The layout of Node5’s premises, which totals 624 square meters, reflects these varied client needs. By the reception area is an airy open space for around 40 people, at 30 “hot desks“. These are designed for freelancers or entrepreneurs who are just starting out. “This part of the space is designed for people who don’t need their own desk or don’t need to be in the office all the time, for example students,“ Hudeček notes. Next door is the “residential space“, for 55 people, intended for small firms that have already launched their products, and is suitable for web developers. Lastly, the Node5 premises includes an office space area, made up of four individual office spaces for up teams of four to eight people. Each office measures around 25/30 square meters, but can be extended or altered depending on client needs, and in total the office space can accommodate up to 100. “If we run out of space, we have the possibility to expand up to an additional 500 m2 further into the building block.,” he adds. So far, 30 individuals and companies have signed up as members of Node5.
Mentoring is crucial to an acceleration program and is central at Node5, and Lukáš Hudeček calls his mentors “Founders, Hackers and Superstars”. “I don’t really like the word ‘mentor’. These guys are a small community of 5 to 20 experts who can offer very specialized advice. They hold consultations at certain times on specific days,” explains Hudeček, adding that the advantage of such an arrangement is that the Founders, Hackers, Superstars can become part of a member team on a long-term or permanent basis.
Node5 also plans to hold regular day-long seminars and training programmes, where IT experts from the Czech Republic and beyond will discuss a whole range of topics. “This really adds value for our members because they can listen to what’s going on in the field and even talk to the speakers. The members can ask questions about problem solving, which should be the main aspect of such events,” says Hudeček. “My dream is to be like the General Assembly or Betaworks coworking center in New York. It has a very developed system of mentoring, which works really well, he adds.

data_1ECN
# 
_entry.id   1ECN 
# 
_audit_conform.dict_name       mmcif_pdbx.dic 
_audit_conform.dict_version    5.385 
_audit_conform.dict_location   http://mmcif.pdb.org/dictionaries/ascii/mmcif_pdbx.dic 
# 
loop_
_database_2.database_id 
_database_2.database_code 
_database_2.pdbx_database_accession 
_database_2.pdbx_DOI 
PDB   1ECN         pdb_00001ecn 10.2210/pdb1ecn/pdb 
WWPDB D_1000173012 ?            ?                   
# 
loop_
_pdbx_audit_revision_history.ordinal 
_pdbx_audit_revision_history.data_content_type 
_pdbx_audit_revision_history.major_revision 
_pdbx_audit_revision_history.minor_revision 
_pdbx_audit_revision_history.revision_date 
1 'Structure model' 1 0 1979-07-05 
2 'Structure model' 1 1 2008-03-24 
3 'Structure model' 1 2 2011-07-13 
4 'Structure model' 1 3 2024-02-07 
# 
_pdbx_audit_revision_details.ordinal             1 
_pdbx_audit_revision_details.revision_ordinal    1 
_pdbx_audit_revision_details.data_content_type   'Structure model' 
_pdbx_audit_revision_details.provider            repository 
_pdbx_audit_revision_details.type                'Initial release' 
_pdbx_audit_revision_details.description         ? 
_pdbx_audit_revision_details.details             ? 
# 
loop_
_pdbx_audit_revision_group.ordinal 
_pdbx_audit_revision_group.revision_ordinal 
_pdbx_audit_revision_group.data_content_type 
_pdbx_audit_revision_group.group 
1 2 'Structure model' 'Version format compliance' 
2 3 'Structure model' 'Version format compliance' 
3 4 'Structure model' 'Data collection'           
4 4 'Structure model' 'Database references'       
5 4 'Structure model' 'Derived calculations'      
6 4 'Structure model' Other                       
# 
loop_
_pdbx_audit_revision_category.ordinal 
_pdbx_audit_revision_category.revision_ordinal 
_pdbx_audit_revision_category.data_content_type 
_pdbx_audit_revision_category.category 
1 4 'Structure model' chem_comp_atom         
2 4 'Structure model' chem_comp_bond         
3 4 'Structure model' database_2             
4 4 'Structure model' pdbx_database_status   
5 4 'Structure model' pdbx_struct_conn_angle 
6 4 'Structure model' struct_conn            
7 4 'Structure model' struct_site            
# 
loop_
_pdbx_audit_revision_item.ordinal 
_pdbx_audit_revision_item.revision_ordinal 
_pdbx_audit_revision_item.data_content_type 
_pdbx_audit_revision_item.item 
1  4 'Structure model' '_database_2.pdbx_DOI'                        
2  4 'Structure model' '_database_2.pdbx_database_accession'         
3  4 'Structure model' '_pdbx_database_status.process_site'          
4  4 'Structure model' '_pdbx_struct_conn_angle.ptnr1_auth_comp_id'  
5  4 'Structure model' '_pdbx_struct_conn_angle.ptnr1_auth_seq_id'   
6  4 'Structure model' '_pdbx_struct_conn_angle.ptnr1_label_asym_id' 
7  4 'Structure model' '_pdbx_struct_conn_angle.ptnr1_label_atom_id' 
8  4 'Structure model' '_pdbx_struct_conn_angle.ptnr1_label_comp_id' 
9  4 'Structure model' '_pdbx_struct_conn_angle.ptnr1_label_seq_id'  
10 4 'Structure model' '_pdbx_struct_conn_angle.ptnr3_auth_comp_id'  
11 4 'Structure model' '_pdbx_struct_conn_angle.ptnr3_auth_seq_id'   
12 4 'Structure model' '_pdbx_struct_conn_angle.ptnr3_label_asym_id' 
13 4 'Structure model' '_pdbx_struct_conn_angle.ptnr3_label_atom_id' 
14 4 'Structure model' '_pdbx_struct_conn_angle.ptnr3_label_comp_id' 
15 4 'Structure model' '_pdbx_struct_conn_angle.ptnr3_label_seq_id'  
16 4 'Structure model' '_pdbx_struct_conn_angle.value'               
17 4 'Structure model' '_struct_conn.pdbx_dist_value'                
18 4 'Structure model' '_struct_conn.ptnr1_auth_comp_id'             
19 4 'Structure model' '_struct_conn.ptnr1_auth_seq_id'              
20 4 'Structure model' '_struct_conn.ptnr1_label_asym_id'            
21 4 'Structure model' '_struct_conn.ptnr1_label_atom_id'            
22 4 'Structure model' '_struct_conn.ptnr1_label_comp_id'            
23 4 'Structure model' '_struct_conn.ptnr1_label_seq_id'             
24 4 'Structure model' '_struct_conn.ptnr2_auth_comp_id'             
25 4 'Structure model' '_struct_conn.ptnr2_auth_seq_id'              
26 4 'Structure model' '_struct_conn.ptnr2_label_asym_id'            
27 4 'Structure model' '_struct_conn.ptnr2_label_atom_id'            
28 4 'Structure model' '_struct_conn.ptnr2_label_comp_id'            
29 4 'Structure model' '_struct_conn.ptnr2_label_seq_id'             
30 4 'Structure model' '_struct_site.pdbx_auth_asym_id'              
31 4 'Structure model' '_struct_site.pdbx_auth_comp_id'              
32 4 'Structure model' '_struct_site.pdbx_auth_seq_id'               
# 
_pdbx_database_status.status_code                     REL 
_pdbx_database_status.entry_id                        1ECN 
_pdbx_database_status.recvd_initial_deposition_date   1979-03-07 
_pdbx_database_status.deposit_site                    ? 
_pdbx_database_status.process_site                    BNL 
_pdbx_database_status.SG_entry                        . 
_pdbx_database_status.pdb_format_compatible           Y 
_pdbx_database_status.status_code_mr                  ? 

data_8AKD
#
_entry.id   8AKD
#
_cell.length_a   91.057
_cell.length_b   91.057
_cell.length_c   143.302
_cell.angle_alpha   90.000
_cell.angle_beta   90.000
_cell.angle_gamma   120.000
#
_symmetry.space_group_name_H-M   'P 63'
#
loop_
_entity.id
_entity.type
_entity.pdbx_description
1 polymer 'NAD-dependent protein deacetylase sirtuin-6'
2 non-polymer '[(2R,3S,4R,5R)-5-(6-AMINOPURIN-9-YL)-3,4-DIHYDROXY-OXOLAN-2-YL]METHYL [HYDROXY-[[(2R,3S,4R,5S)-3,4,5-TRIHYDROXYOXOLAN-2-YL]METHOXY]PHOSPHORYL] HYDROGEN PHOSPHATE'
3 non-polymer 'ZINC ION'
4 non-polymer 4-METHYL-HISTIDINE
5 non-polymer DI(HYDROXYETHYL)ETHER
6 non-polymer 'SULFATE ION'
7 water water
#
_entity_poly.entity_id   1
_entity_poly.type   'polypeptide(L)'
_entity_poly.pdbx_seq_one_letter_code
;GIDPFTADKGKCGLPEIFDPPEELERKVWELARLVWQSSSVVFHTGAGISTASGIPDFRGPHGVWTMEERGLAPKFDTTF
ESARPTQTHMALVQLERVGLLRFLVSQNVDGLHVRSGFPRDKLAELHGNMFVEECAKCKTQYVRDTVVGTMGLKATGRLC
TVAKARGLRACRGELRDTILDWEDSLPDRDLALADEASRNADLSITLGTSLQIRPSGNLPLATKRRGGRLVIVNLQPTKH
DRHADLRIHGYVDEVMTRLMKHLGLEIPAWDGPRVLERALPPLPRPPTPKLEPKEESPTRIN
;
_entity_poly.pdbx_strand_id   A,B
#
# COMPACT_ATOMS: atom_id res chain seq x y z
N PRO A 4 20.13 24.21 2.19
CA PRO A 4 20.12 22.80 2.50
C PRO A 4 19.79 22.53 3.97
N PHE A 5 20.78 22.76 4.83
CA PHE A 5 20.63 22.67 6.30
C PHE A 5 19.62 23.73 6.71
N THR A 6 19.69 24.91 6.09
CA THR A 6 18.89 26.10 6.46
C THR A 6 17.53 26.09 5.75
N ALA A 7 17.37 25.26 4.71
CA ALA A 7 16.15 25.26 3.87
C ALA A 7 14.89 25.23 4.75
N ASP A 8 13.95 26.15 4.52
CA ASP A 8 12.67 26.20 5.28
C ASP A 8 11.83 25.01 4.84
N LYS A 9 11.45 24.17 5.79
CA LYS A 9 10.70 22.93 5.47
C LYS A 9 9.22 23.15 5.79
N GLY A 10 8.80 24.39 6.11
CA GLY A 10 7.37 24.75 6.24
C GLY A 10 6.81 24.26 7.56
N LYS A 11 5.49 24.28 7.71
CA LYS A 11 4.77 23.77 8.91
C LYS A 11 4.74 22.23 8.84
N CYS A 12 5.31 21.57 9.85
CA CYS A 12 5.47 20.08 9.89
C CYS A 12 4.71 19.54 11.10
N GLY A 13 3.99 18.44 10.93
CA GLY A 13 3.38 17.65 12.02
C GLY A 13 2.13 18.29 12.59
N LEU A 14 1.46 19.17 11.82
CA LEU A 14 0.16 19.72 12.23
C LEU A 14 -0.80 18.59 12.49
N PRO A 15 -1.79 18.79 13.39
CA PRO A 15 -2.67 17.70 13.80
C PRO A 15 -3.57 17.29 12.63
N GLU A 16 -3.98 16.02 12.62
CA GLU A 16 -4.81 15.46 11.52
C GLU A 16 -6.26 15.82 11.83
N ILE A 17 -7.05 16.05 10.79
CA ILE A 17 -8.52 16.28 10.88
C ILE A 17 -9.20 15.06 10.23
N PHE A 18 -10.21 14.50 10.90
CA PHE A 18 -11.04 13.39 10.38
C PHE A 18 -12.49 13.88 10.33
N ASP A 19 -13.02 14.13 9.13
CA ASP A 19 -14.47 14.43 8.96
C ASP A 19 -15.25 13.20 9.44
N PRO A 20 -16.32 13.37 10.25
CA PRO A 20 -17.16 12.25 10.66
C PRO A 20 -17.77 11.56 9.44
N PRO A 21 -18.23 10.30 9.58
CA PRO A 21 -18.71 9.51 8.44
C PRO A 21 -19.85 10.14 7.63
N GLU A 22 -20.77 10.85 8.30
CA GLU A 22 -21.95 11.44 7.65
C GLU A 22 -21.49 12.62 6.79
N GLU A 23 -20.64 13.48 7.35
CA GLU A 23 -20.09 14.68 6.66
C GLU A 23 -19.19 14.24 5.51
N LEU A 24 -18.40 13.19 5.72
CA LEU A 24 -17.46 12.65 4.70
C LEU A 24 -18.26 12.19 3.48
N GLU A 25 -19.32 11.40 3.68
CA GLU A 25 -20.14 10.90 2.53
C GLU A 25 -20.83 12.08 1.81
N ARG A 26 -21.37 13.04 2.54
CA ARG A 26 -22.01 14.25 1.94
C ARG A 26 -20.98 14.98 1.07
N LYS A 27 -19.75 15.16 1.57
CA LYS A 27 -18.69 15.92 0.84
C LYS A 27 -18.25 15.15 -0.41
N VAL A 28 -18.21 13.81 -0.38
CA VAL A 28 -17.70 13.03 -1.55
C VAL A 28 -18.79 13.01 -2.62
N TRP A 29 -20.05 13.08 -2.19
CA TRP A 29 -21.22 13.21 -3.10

As well as linking up with IT experts, Node5 has plans to work with search engines such as Google and Seznam, both of which have their Czech headquarters nearby. “The idea of a Czech Silicon Valley is journalistic hype, really,” says Hudeček. I had a meeting with a journalist about Node5 and he got this big idea that Smíchov is the Czech California, which is a bit of an exaggeration.” But he argues that there is some truth in the idea, and there are clear advantages of IT firms being located near each other. “I like the fact that you can go for a walk and bump into somebody from this firm or that company. It means you can bounce ideas of each other and work together, with synergy effects.”
Node5 is planning to establish an Angel Fund (mini seed fund) for investments between 100,000 and 1,000,000 CZK. Members will be able to apply to gain support, but the actual success of getting the funding will depend on the traction they manage to achieve during their stay at Node5 (4-12 weeks).
Hudeček’s plans for the future are simple. “I want every single freelance specialist start-up in the Czech Republic to at least be a member of Node5,” he explains. “We would provide them with knowledge, contacts, and space, and I’d like to see all member companies going out of Prague and the Czech Republic and go global.” He sees Node5 as a springing. “I think that the Czech Republic is small, but if you combine all the knowledge and contacts that people have, you have a much better chance of succeeding. If you are alone, you have to be very, very lucky”. Hudeček is less sure about where the company will be in five years time, given the difficulty of predicting how the market will look, but “whatever happens, we will follow our community’s needs.”